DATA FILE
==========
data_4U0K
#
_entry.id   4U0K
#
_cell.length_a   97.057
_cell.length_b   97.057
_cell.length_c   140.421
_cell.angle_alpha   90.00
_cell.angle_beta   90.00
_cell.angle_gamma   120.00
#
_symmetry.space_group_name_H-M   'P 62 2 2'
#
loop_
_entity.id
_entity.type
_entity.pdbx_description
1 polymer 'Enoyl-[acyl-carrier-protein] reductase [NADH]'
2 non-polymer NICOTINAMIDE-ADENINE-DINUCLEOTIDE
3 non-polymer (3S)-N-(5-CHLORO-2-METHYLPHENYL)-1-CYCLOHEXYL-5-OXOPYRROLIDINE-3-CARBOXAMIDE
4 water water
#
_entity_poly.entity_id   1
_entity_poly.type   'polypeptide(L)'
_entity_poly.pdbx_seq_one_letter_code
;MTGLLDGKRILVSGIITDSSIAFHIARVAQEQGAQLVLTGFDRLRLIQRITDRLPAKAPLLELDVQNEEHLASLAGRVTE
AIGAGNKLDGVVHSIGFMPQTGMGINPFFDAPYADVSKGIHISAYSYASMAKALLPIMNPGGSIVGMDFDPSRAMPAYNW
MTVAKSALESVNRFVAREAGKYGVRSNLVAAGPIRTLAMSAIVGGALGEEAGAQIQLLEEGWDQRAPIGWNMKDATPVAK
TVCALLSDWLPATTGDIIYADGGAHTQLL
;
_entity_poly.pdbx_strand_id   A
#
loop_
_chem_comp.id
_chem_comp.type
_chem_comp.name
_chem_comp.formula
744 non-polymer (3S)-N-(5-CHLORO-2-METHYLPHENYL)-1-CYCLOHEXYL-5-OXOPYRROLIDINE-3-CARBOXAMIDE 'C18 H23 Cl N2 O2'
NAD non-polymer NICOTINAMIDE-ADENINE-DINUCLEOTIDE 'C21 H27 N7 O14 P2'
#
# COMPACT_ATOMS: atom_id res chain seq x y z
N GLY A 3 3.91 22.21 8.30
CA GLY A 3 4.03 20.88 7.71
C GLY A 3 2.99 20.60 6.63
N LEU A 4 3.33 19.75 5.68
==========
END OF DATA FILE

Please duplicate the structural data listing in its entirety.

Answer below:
data_4U0K
#
_entry.id   4U0K
#
_cell.length_a   97.057
_cell.length_b   97.057
_cell.length_c   140.421
_cell.angle_alpha   90.00
_cell.angle_beta   90.00
_cell.angle_gamma   120.00
#
_symmetry.space_group_name_H-M   'P 62 2 2'
#
loop_
_entity.id
_entity.type
_entity.pdbx_description
1 polymer 'Enoyl-[acyl-carrier-protein] reductase [NADH]'
2 non-polymer NICOTINAMIDE-ADENINE-DINUCLEOTIDE
3 non-polymer (3S)-N-(5-CHLORO-2-METHYLPHENYL)-1-CYCLOHEXYL-5-OXOPYRROLIDINE-3-CARBOXAMIDE
4 water water
#
_entity_poly.entity_id   1
_entity_poly.type   'polypeptide(L)'
_entity_poly.pdbx_seq_one_letter_code
;MTGLLDGKRILVSGIITDSSIAFHIARVAQEQGAQLVLTGFDRLRLIQRITDRLPAKAPLLELDVQNEEHLASLAGRVTE
AIGAGNKLDGVVHSIGFMPQTGMGINPFFDAPYADVSKGIHISAYSYASMAKALLPIMNPGGSIVGMDFDPSRAMPAYNW
MTVAKSALESVNRFVAREAGKYGVRSNLVAAGPIRTLAMSAIVGGALGEEAGAQIQLLEEGWDQRAPIGWNMKDATPVAK
TVCALLSDWLPATTGDIIYADGGAHTQLL
;
_entity_poly.pdbx_strand_id   A
#
loop_
_chem_comp.id
_chem_comp.type
_chem_comp.name
_chem_comp.formula
744 non-polymer (3S)-N-(5-CHLORO-2-METHYLPHENYL)-1-CYCLOHEXYL-5-OXOPYRROLIDINE-3-CARBOXAMIDE 'C18 H23 Cl N2 O2'
NAD non-polymer NICOTINAMIDE-ADENINE-DINUCLEOTIDE 'C21 H27 N7 O14 P2'
#
# COMPACT_ATOMS: atom_id res chain seq x y z
N GLY A 3 3.91 22.21 8.30
CA GLY A 3 4.03 20.88 7.71
C GLY A 3 2.99 20.60 6.63
N LEU A 4 3.33 19.75 5.68